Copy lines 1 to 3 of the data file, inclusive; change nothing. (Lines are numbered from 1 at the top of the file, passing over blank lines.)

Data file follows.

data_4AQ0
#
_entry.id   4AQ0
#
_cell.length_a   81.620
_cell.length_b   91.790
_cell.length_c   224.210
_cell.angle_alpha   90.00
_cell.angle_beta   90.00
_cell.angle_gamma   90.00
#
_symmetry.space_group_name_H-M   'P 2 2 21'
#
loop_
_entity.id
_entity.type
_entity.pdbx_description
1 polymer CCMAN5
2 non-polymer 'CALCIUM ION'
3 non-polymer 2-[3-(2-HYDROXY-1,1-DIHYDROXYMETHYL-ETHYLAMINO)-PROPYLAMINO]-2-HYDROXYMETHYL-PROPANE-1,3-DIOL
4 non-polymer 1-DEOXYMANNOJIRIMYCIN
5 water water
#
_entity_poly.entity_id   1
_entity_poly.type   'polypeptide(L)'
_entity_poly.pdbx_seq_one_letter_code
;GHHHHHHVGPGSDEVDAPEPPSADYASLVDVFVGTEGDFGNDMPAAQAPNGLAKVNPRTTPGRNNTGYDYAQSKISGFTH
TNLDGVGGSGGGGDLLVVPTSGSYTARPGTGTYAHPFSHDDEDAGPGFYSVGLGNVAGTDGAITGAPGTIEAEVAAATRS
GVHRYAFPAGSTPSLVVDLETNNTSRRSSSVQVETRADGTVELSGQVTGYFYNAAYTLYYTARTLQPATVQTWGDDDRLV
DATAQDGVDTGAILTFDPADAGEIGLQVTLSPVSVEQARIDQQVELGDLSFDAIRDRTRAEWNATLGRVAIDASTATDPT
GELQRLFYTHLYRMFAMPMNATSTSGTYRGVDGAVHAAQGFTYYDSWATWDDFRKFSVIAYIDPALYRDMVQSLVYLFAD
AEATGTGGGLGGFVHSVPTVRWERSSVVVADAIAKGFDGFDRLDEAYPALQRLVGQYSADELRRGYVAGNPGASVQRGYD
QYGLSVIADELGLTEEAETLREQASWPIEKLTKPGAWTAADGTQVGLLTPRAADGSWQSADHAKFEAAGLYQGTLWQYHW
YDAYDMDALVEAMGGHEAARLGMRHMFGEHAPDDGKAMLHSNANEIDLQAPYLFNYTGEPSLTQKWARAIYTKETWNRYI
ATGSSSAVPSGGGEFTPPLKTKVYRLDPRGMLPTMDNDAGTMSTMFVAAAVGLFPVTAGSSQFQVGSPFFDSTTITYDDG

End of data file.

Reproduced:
data_4AQ0
#
_entry.id   4AQ0